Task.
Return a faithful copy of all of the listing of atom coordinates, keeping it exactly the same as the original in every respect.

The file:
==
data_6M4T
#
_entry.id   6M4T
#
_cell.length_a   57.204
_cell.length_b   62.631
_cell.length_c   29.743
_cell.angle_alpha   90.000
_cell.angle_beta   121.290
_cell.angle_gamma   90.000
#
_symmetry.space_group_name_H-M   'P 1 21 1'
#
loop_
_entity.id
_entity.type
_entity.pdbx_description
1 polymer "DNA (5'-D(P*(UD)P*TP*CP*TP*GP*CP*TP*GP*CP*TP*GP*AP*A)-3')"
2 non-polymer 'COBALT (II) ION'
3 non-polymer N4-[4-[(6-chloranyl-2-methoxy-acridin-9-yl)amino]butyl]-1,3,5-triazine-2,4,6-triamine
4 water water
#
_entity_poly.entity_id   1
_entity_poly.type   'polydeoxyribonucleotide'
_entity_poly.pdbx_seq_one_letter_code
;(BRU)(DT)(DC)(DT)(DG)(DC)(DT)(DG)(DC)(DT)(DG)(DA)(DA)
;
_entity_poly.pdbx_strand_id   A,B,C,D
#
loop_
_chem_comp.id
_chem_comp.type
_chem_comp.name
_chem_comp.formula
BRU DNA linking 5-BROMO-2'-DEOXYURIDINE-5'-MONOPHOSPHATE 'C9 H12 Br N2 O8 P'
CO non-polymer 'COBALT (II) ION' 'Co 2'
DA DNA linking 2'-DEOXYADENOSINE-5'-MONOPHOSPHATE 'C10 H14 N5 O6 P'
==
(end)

data_6M4T
#
_entry.id   6M4T
#
_cell.length_a   57.204
_cell.length_b   62.631
_cell.length_c   29.743
_cell.angle_alpha   90.000
_cell.angle_beta   121.290
_cell.angle_gamma   90.000
#
_symmetry.space_group_name_H-M   'P 1 21 1'
#
loop_
_entity.id
_entity.type
_entity.pdbx_description
1 polymer "DNA (5'-D(P*(UD)P*TP*CP*TP*GP*CP*TP*GP*CP*TP*GP*AP*A)-3')"
2 non-polymer 'COBALT (II) ION'
3 non-polymer N4-[4-[(6-chloranyl-2-methoxy-acridin-9-yl)amino]butyl]-1,3,5-triazine-2,4,6-triamine
4 water water
#
_entity_poly.entity_id   1
_entity_poly.type   'polydeoxyribonucleotide'
_entity_poly.pdbx_seq_one_letter_code
;(BRU)(DT)(DC)(DT)(DG)(DC)(DT)(DG)(DC)(DT)(DG)(DA)(DA)
;
_entity_poly.pdbx_strand_id   A,B,C,D
#
loop_
_chem_comp.id
_chem_comp.type
_chem_comp.name
_chem_comp.formula
BRU DNA linking 5-BROMO-2'-DEOXYURIDINE-5'-MONOPHOSPHATE 'C9 H12 Br N2 O8 P'
CO non-polymer 'COBALT (II) ION' 'Co 2'
DA DNA linking 2'-DEOXYADENOSINE-5'-MONOPHOSPHATE 'C10 H14 N5 O6 P'